Through newly accessible archival materials, this essay recovers a particular moment in the birth of the Indian space program when its principal architects sought to leverage US commitment to Indian development to create the technical know-how for an Indian television broadcasting satellite. This commitment was manifested in modernization theorists’ belief in the role of modern media as an enabler of development in India. Simultaneously, the US State Department orchestrated a program of assistance to India on space-related matters as a foil against India’s nuclear ambitions in the wake of the Chinese possession of the bomb. Both strategies were instruments of US ideological posturing in the developing world, a convergence of interventions that provided the perfect opportunity for Indian actors to seize the initiative and establish a foothold for a space program through an experiment that linked space activities with an egalitarian ethos. Thus, we see here the production of knowledge contained in a space whose meaning could be freely altered to contain a variety of incongruences (global, local, civilian, military, etc.) that were deeply emblematic of the encounter in the late twentieth century between elite Indian scientific and technological actors and the forces of modernization.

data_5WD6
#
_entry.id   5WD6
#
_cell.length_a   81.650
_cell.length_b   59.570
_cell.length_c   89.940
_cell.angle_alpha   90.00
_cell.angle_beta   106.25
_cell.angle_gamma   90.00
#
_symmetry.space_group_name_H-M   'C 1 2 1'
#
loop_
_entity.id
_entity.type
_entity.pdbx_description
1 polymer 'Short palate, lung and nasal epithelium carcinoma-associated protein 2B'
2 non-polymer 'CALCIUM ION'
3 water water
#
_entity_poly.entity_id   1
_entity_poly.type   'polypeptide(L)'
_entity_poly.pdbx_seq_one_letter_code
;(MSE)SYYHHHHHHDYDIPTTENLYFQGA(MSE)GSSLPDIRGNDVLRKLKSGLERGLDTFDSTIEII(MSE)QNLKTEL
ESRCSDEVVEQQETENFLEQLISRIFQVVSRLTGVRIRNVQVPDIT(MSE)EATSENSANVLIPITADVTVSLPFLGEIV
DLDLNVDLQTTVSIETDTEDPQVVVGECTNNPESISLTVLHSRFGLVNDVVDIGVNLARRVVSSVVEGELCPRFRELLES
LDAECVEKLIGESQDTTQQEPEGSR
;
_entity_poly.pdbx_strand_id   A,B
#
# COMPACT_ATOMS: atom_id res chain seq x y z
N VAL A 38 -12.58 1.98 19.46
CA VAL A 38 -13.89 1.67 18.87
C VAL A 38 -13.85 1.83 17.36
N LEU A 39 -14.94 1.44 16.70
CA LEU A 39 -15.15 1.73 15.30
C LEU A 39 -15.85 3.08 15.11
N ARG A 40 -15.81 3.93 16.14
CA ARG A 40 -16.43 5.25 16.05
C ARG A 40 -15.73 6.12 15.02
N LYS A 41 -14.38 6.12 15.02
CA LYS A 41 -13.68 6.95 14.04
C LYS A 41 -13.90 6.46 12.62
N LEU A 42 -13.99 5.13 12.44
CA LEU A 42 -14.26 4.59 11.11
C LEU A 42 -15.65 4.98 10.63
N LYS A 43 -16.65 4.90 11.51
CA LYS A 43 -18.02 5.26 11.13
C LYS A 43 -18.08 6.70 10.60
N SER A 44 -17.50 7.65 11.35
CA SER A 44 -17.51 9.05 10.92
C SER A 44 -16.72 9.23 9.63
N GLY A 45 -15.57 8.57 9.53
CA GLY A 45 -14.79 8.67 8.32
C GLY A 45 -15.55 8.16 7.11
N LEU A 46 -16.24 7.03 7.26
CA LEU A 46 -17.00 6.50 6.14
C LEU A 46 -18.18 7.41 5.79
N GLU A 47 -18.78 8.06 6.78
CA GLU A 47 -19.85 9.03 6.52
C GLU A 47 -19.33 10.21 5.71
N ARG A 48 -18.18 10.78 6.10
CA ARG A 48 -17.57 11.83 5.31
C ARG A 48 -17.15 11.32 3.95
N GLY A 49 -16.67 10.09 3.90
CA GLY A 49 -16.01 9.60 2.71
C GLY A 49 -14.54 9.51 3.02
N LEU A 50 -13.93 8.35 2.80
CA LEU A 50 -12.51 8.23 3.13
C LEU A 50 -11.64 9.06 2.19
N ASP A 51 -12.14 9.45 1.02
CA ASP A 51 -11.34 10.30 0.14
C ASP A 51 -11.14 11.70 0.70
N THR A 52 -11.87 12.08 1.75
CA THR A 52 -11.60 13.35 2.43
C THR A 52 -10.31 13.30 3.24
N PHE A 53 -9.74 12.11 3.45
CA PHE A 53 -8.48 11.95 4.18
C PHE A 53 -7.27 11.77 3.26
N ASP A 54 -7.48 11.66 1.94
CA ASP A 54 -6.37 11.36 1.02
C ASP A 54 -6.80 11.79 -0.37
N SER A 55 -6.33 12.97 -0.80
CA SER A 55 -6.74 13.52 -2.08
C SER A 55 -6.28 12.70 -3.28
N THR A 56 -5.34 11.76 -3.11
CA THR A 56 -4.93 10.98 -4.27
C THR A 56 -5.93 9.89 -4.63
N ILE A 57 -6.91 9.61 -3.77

Making Space for the Nation: Satellite Television, Indian Scientific Elites, and the Cold War
Asif Siddiqi; Making Space for the Nation: Satellite Television, Indian Scientific Elites, and the Cold War. Comparative Studies of South Asia, Africa and the Middle East 1 May 2015; 35 (1): 35–49. doi: https://doi.org/10.1215/1089201X-2876080
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